how raw food made me a better cook

food gained by fraud tastes sweet to a man, but he ends up with gravel in his mouth. ~african proverb

i’m a committed raw foodist and advocate the raw way of life 100%. however one thing I try to avoid is trying to indoctrinate others into raw eating through words. my strategy is to share generously when asked and to identify and prepare the best raw foods I can to start a contagion from the digestive system outward, if it is meant to be. i’m quite the opposite of the stereotyped ”veganazi.“ i respect everyone’s dietary choices and while certain smells and sights may offend, i never make a fuss about it.

while intimately connected to raw living, i also cook for my family and friends sometimes. even though raw is best there are times when cooked foods or a mix might be more appropriate for the respective tastes involved.

i learned to make raw food before i learned to cook. growing up, most of the food I ate was fairly simple and routine; the same rice & same beans that don’t feel monotonous because that’s all i knew so there was no wide spectrum of foods to draw from. after moving away from home i maintained this simplicity during my vegan years (prompted partly by poor quality dining hall meats and a wretched summer job at an ice cream shop), eating salads and too many packaged items.

the few more complex cooked foods i attempted to cook typically ended up in disaster – grease fires and bodily haRM to others included.  i really lacked common cooking sense and had minimal desire to learn at the time. i learned a few simple cooking concepts from my able to make a meal out of anything born during the great depression grandmother as well as from observing my mother.

years later when i reformed some of my dietary concepts and began getting into the raw food way I began looking up and trying out recipes. i was SHOCKED at how good some of my dishes came out and I take no credit for their tastiness whatsoever.  it’s truly the raw foods themselves that have such beautiful and full-hearted flavorings they simply mesh together in miraculous ways when combined appropriately.  who knew taking the heat out of things would make everything click into place for me?  i even made up my own raw recipes which i hope to share in time and lots and lots of adjustments to others recipes.  i’m no gourmet raw chef and my stance leans towards the simple, clean and quality of ingredients rather than 29 step multi-day ordeals (though these have their time and place too!) but i’m good enough that I’ve only ever eaten at 2 raw restaurants where I don’t think to myself that my own food is way better (shout outs to pure food and wine in NY and café gratitude in san francisco).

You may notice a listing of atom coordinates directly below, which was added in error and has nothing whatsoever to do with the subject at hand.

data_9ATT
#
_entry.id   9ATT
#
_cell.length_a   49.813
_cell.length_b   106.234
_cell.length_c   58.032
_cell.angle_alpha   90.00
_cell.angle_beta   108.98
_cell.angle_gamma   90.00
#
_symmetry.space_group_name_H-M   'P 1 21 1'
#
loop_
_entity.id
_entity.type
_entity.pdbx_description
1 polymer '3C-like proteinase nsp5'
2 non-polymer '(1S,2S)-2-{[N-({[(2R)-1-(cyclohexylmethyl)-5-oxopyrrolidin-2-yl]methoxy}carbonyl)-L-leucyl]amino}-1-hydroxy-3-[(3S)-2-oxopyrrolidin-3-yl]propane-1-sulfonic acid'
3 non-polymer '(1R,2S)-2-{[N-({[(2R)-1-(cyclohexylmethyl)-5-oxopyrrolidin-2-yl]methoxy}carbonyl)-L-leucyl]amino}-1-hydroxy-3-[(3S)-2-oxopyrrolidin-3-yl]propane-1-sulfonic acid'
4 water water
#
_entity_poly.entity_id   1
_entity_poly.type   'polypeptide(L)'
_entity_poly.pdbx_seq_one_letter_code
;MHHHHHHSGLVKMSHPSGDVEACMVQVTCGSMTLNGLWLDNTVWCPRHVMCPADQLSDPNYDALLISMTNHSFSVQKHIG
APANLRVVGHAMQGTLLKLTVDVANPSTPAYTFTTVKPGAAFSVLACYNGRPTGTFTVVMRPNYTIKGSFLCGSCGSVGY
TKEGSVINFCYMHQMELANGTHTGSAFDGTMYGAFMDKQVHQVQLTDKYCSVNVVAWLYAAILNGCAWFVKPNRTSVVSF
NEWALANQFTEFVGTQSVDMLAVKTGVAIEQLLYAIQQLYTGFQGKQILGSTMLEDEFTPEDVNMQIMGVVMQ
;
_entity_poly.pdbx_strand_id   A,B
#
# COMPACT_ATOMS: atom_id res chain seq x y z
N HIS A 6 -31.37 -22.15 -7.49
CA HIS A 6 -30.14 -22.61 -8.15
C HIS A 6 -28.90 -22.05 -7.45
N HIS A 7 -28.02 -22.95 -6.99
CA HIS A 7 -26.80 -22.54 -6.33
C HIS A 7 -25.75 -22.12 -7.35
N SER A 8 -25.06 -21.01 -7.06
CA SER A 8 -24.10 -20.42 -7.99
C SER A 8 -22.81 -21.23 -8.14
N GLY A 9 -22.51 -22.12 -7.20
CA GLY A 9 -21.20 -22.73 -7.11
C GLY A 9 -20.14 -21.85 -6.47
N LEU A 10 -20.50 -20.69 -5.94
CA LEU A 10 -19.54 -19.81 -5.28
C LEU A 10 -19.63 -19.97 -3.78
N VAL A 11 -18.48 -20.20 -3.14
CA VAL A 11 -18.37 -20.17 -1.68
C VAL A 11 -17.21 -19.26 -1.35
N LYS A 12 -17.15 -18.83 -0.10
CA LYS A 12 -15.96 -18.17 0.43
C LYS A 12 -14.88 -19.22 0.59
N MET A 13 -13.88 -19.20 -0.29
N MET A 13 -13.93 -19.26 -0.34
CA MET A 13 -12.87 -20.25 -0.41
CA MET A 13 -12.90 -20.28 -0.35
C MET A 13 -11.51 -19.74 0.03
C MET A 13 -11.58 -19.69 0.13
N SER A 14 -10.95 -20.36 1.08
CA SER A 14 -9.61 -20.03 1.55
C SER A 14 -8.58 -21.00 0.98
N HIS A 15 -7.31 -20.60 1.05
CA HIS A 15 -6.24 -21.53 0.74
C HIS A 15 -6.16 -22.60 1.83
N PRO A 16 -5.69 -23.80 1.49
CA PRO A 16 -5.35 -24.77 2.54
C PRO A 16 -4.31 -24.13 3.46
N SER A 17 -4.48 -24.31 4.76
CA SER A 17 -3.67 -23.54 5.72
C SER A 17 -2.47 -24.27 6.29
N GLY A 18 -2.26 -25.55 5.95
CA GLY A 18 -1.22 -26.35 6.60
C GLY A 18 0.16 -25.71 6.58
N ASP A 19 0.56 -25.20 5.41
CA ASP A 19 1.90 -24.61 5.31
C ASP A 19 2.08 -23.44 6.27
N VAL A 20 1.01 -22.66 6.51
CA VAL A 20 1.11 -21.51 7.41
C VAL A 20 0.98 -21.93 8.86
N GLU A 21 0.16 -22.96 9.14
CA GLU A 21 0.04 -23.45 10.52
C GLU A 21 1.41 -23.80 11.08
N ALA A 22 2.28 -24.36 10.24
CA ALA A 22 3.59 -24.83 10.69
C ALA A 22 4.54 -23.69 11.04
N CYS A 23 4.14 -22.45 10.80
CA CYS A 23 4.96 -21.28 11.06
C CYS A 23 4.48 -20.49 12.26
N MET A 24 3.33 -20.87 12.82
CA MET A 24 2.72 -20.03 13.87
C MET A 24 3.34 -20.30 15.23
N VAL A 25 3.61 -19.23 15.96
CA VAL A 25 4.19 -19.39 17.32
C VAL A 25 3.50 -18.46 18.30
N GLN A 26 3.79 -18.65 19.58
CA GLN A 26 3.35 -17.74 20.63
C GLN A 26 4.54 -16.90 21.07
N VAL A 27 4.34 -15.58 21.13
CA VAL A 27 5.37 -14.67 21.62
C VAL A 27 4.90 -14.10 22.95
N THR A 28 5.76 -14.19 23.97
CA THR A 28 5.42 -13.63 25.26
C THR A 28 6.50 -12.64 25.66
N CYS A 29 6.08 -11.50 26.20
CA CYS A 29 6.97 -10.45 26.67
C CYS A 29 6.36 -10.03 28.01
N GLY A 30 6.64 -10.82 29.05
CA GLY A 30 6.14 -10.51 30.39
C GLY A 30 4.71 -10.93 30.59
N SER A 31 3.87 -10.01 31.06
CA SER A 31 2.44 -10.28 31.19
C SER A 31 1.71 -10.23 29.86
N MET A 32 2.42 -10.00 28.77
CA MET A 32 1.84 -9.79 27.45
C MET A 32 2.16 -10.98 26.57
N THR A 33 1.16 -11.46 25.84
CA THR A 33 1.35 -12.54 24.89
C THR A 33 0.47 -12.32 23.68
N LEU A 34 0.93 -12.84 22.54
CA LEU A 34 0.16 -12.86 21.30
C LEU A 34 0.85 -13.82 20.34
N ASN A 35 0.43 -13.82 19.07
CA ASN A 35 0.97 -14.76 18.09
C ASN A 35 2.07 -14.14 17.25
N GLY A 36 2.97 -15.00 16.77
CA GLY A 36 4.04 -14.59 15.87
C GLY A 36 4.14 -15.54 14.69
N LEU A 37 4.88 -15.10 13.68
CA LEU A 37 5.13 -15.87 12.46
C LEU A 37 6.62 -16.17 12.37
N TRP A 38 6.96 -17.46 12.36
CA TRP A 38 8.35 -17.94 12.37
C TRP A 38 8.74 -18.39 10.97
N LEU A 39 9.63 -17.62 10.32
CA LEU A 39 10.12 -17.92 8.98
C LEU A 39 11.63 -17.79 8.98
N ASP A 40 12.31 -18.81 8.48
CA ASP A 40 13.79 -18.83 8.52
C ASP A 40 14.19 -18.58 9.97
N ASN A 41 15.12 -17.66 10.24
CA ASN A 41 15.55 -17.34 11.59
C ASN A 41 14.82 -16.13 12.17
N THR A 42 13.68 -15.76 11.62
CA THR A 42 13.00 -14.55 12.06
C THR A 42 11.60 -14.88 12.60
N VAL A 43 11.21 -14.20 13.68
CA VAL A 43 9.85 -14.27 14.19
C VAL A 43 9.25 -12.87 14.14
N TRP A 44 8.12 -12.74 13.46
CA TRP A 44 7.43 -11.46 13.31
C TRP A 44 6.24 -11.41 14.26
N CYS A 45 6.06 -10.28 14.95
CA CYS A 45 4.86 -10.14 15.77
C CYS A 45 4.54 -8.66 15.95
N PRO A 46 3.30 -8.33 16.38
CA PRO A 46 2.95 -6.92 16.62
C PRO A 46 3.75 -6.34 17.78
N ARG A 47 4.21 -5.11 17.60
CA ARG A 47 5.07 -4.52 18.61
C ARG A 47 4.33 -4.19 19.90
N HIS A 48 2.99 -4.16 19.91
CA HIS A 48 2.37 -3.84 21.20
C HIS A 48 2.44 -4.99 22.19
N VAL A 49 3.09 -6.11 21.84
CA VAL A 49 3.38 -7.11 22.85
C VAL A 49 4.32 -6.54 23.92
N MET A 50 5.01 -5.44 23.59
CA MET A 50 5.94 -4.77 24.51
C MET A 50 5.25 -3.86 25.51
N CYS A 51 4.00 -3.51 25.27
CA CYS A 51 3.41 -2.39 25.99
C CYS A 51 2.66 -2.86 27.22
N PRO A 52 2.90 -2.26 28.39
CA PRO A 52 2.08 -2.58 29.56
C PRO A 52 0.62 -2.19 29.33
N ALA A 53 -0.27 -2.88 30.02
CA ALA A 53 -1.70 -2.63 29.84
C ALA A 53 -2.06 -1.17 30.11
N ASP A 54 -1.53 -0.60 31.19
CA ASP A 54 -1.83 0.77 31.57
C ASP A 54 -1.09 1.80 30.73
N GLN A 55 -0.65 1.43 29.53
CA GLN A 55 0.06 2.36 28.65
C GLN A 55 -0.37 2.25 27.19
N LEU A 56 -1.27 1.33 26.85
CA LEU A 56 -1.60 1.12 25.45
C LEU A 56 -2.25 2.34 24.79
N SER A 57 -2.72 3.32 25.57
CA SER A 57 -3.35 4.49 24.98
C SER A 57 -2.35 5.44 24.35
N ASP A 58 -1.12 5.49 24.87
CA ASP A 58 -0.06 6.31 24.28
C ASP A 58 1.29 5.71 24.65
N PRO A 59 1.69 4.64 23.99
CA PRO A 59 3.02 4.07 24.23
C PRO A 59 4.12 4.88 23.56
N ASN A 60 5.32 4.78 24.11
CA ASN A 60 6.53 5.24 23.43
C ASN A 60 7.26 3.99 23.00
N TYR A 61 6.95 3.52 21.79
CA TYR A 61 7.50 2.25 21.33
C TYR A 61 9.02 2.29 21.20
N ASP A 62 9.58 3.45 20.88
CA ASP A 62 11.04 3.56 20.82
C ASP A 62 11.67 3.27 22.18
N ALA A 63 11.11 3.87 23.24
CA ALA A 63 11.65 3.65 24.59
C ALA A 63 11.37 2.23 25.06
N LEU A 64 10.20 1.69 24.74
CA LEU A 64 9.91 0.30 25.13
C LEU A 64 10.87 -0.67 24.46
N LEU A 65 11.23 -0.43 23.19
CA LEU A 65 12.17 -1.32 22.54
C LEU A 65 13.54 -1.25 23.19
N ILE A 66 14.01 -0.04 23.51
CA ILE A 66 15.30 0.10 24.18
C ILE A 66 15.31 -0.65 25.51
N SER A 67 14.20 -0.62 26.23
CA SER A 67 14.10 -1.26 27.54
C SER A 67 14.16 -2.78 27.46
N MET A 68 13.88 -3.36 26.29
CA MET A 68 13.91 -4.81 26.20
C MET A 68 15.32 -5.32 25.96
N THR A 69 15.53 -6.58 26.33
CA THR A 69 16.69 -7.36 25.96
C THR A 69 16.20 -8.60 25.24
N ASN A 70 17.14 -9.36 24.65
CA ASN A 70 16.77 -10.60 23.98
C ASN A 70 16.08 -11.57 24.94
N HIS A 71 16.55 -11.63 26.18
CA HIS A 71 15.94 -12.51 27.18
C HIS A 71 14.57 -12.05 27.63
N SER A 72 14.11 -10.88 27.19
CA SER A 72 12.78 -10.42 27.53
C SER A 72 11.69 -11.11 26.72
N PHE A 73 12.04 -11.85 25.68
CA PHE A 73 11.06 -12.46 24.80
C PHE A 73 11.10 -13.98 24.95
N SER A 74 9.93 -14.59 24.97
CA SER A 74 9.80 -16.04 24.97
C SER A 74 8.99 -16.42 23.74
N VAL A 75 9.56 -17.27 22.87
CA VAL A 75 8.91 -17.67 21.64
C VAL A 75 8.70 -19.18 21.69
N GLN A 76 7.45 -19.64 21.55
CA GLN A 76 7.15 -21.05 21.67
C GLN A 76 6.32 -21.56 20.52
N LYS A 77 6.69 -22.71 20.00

when i do cook, it’s not as pleasurable to me as raw food preparation. i feel like I’m ruining the foods and wasting nutrients which is a fairly accurate assessment. however i bring some of the concepts i’ve learned through raw food preparation and other food observations into my cooking including:

  • use of the freshest, highest quality ingredients i can find and afford: this means nothing canned, never frozen, no premixed spices, fresh herbs whenever possible and always fresh juicy produce
  • never confusing salt or fat/oil for flavoring: flavor comes from the foods themselves as well as herbs and spices used. however cooking dulls the rich vibrancy of raw foods so it’s tempting to try to overcompensate through excessive salt and oils. simply adding enough herbs and spices and using flavorful vegetables to the food is my solution to this problem
  • avoiding overcooking: this was something i first observed in jamaica which has a beautiful and healthful vegetarian heritage. i was impressed at how bright and bold the colors of their cooked vegetables were and it’s due to the fact that they do more of a blanching than full on color-stripping cooking. i think the tendency to overcook comes from microbiological fears as well as the preparation of meat, which takes more time. for most vegetables a few minutes will do if one decides to cook them at all.
  • mindful cooking: raw food taught me to really connect with the tastes and textures of the food I am working with. it’s truly and art form and while I’m not so passionate about the cooking process, when I do it, I try and put the same level of love and care into what i am doing.
  • a health first approach: most importantly, I factor in the health value of what I am preparing into the decisions I make when cooking. There’s no “how much money do we net off of this dish” calculation like what’s found in all restaurants from the cheapest to the most expensive. The home is unique in the sense that you intimately care for the people that eat what you are preparing which makes for a more loving process and product.

[pic above is a pot of vegetable soup i made, dec 2011]

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~ by cyrah on December 3, 2011.

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